Last week, I stole a stack of paper cups from a café around the corner from my apartment.
I had my reasons – specifically, that the studio I rented didn’t have a kitchen sink and I was tired of washing my dinnerware in the bathroom. But it wasn’t until reading the house manual, which was left on the kitchen counter exactly where a sink might go, and learning that my hosts owned said café, that I decided to put my plan into action.
“Quid pro quo,” I texted my friend along with a photo of the cups and a roll of toilet paper that I had stashed in my purse.
“That’s not what that means,” he replied.
“Yes it does,” I said. “I paid £100 a night, I deserve some free cups. How is that not quid pro quo?”
“It just isn’t,” he argued.
“Modern interpretation,” I replied. “Think about it.”
And on that note, I wandered out of the WiFi zone I was sitting in, let my phone lapse into airplane mode and took myself to lunch at a noodle shop.
And that, in case you’re wondering, is how you win an argument in 2016.
Several hours later, I wandered into a free photography exhibit on my way home.
“May I check your bag please?” the security guard asked at the door.
“Sure,” I shrugged.
He shined a flashlight and jostled the contents a few times. Then, he clicked off his light and cleared his throat with the air of a man who was about to solve a major case.
It was then that I glanced down and saw the cups. Because he didn’t ask, I said, “I took them from a café because my apartment doesn’t have a sink.”
The guard gaped. “Excuse me?”
“The cups,” I said. “I rented an AirBnB and the ad wasn’t clear that there was no sink, so I went to the owner’s cafe and took some cups.”
I was going to add “quid pro quo”, but stopped myself because the guard already looked confused enough.
“Do you want to see it?” I offered.
“See what?” he asked.
“The listing!” I replied.
“No I don’t want to see the listing,” he sighed, shaking his head.
Just because he wasn’t interested doesn’t mean that you aren’t. Here’s what it said:
The Kitchenette includes a fridge, plates, cups, utensils, toaster, kettle & microwave.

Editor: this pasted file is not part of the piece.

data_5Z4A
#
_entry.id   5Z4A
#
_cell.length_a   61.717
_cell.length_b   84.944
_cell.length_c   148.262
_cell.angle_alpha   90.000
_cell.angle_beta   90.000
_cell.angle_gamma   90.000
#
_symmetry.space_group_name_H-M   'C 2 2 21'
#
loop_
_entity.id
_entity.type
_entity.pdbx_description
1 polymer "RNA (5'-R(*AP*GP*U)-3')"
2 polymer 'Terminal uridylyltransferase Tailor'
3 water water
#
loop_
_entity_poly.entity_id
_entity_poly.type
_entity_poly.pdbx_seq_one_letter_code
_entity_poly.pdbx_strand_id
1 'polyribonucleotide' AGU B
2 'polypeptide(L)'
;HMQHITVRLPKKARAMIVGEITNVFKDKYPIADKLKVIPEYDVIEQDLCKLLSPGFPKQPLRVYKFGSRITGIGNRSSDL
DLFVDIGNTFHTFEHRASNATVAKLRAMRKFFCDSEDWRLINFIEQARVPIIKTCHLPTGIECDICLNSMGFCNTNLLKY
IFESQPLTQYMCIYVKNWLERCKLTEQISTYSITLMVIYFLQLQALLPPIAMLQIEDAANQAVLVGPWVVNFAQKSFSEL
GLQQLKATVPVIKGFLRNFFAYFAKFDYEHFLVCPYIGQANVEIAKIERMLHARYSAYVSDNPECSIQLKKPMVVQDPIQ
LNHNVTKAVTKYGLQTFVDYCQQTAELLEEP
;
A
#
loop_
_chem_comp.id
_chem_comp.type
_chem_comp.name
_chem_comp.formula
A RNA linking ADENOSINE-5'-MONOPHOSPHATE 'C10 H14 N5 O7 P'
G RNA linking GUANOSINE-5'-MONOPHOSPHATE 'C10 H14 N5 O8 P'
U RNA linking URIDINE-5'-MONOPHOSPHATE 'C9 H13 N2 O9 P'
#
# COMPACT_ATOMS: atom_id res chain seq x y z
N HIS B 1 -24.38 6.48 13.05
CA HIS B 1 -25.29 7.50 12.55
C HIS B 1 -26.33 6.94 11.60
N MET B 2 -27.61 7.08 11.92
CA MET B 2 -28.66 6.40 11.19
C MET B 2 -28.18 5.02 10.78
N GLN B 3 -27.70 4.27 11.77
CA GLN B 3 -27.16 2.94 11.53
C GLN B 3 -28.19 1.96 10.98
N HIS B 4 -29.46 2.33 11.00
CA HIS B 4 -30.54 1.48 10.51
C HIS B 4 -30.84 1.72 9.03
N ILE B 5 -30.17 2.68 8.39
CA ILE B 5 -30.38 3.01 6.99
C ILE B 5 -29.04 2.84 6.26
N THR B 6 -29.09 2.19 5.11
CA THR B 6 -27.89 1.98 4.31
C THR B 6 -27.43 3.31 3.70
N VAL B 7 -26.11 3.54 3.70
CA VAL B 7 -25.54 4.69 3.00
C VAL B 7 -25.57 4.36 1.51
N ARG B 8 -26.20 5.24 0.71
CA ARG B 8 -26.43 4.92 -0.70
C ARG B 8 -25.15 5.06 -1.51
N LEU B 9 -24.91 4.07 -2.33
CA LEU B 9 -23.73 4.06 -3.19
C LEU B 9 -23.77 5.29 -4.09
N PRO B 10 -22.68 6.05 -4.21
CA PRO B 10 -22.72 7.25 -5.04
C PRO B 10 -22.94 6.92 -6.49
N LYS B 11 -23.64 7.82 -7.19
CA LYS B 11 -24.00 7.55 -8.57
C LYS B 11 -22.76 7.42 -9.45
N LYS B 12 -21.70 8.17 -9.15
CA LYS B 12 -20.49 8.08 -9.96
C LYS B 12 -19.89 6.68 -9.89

Can you believe that? They spell out the cutlery situation, but don’t mention there’s no sink until several lines later when they add, “Running water is from the bathroom.”
While we’re on the subject, another interesting detail: the couple who owns the unit met while they were on tour as backup dancers with the Spice Girls. And that would have nothing to do with anything except for the fact that they begin the listing as follows:
First things First!!! The area hosts some of the best night spots, art galleries and restaurants in London.
I often wonder what people are thinking when they write their AirBnB profiles. If Greg and Olivia are any indication, then the thought process might be: Why use one exclamation point when three will do? And, how would the Spice Girls start a song about a street full of curry houses?
Admit it. Now that I’ve planted the image of Scary Spice popping out of a black cab and kicking off a dance number with “First things first!!!” you can’t un-see it. You’re welcome.
In any case, that’s what the security guard missed out on when he declined to take a look at my AirBnB rental. His loss.
“So you didn’t take those things from here?” he asked.
“Of course not!” I said. “I didn’t even get inside yet. How could I?”
This, apparently, was not the answer the guard was hoping for. He pinched his nose between his thumb and forefinger and exhaled deeply. “Just go in,” he said. “But please don’t touch anything.”
“I would never,” I said, as I hoisted my bag over my shoulder. “Don’t worry.”
Then I walked to the donation box and made a big show of fishing £5 out of my wallet and dropping it into the slot.
Because quid pro quo, you guys.
Quid pro quo.